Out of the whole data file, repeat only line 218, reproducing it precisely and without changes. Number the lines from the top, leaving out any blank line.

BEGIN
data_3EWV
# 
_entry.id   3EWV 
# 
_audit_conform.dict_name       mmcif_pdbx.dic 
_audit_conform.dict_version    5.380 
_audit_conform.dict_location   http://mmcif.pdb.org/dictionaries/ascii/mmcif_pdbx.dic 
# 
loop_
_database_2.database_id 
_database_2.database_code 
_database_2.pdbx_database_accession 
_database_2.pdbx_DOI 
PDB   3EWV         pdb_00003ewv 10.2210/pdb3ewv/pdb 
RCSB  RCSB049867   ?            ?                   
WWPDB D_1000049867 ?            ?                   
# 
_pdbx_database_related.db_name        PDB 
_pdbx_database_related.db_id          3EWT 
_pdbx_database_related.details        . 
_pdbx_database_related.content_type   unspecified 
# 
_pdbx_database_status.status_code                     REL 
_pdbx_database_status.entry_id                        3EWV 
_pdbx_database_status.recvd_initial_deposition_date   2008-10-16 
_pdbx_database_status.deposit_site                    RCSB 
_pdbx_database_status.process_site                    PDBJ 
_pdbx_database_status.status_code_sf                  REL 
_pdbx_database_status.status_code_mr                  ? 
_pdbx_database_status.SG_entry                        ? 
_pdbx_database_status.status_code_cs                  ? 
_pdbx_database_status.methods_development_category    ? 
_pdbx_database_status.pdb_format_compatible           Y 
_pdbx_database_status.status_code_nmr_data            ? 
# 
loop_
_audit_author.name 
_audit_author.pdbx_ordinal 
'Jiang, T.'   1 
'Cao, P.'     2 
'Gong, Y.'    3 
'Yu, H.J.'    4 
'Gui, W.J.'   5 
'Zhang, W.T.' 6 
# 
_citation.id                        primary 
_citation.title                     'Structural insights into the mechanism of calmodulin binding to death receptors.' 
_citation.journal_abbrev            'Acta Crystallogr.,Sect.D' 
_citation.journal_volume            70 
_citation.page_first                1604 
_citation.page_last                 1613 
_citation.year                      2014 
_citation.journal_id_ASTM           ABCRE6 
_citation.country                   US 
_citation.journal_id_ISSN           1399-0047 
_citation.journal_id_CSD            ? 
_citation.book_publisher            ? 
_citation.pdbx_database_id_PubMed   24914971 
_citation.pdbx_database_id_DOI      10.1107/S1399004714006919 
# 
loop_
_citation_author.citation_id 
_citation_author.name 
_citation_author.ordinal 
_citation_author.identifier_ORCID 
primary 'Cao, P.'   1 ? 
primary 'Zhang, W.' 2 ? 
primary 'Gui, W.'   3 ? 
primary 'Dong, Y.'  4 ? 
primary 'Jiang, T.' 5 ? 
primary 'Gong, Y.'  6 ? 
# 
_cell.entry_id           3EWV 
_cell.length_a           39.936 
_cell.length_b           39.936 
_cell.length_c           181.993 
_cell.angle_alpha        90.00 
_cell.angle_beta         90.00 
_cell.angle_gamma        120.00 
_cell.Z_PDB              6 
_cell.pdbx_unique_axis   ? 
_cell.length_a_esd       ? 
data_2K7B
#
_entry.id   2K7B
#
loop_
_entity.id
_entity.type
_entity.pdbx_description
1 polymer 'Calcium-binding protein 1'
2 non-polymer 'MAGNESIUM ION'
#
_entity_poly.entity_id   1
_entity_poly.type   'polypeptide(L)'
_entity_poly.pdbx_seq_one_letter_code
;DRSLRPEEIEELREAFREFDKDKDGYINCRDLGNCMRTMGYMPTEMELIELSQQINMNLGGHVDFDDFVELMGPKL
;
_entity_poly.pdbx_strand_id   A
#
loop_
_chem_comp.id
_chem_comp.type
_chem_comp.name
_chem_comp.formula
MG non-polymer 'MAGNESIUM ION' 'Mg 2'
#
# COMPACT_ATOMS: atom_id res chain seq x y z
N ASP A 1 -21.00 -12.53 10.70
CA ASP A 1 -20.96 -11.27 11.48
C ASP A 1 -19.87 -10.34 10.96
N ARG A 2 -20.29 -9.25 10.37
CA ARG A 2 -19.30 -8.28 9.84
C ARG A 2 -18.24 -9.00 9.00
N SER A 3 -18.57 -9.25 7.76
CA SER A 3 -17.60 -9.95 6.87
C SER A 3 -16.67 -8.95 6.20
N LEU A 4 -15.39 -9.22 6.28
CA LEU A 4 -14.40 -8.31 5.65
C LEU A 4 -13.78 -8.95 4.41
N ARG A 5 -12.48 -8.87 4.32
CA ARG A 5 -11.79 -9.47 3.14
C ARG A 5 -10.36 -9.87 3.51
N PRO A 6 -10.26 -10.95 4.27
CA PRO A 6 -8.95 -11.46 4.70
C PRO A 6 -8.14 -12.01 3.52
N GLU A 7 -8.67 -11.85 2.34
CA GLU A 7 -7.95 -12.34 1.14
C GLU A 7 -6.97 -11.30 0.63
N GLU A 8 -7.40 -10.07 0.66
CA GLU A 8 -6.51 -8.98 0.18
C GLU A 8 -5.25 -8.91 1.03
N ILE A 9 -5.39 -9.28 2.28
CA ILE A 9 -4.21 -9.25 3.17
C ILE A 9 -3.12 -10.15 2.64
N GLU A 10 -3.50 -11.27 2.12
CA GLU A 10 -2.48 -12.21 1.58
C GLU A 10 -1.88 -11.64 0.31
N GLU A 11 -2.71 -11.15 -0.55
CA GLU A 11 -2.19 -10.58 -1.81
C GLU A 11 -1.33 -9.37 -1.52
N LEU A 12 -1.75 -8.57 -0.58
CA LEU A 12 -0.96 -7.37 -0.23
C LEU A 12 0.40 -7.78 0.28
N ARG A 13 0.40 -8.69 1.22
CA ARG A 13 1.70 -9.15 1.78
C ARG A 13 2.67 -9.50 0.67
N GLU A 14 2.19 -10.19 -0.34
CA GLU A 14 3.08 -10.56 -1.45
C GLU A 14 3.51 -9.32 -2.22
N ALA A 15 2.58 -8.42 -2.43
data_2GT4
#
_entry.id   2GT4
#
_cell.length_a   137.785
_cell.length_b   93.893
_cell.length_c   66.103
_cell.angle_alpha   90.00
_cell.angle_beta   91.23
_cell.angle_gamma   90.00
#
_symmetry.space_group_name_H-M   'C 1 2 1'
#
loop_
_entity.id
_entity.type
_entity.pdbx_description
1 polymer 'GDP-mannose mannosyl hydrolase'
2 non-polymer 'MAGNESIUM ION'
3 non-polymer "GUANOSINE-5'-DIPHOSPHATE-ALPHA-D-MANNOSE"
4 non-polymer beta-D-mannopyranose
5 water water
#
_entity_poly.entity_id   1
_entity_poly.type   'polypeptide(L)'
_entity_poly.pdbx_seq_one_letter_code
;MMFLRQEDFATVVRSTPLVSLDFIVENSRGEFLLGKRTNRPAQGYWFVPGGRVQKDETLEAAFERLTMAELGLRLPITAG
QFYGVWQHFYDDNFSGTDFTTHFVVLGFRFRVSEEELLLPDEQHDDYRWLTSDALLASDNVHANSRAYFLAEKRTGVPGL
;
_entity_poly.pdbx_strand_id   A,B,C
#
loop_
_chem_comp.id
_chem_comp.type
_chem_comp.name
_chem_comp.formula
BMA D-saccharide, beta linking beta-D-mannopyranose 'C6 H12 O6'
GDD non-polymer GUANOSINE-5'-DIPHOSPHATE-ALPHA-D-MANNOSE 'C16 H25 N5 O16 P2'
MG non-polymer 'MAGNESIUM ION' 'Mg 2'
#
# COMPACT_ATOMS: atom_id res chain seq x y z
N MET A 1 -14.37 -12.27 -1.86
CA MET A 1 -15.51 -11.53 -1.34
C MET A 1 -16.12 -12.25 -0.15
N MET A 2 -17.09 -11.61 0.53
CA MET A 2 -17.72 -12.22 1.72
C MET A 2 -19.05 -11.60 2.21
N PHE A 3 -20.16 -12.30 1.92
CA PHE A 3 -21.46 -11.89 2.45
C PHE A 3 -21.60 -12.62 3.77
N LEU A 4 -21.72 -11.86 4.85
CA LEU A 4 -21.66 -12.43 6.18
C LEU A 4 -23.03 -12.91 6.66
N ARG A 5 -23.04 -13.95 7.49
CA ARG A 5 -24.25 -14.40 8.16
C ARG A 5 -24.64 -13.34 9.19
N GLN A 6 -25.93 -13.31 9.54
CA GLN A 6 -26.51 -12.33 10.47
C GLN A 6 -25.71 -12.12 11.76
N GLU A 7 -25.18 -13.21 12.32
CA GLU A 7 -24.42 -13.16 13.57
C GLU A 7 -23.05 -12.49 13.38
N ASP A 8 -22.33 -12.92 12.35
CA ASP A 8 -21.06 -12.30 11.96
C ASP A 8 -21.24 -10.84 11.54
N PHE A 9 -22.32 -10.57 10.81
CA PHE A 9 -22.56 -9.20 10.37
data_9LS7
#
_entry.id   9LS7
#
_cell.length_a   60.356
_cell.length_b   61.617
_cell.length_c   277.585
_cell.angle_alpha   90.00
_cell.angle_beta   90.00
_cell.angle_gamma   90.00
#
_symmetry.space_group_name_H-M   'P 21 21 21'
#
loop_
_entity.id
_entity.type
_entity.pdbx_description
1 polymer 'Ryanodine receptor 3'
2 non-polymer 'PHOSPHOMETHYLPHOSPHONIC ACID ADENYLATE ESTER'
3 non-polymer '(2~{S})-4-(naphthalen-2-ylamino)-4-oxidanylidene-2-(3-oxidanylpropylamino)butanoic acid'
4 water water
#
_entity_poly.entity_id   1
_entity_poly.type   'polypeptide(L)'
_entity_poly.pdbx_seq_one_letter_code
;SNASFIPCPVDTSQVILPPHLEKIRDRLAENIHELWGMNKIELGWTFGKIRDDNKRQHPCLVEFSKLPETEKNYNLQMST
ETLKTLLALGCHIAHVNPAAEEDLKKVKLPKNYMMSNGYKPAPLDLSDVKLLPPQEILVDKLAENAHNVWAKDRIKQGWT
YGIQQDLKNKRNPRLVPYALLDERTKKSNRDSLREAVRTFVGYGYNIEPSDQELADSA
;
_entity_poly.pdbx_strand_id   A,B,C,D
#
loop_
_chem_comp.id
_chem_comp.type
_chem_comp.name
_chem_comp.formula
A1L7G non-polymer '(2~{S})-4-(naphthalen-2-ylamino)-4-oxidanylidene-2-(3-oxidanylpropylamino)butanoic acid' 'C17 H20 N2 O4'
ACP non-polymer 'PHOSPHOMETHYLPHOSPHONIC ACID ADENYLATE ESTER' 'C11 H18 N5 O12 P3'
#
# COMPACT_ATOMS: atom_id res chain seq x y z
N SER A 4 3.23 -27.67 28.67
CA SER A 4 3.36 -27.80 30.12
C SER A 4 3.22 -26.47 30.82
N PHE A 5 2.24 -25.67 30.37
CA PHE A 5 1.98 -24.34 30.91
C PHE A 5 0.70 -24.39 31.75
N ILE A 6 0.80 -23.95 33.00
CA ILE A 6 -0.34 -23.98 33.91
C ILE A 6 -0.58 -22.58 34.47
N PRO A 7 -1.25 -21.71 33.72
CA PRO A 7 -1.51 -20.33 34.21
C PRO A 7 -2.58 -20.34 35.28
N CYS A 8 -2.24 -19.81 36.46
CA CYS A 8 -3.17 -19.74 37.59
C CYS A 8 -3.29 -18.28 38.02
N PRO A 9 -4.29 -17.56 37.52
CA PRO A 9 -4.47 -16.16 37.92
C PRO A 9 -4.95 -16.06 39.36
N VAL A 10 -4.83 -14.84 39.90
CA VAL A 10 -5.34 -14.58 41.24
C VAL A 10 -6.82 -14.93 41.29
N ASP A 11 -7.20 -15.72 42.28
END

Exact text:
CA PHE A 9 -22.56 -9.20 10.37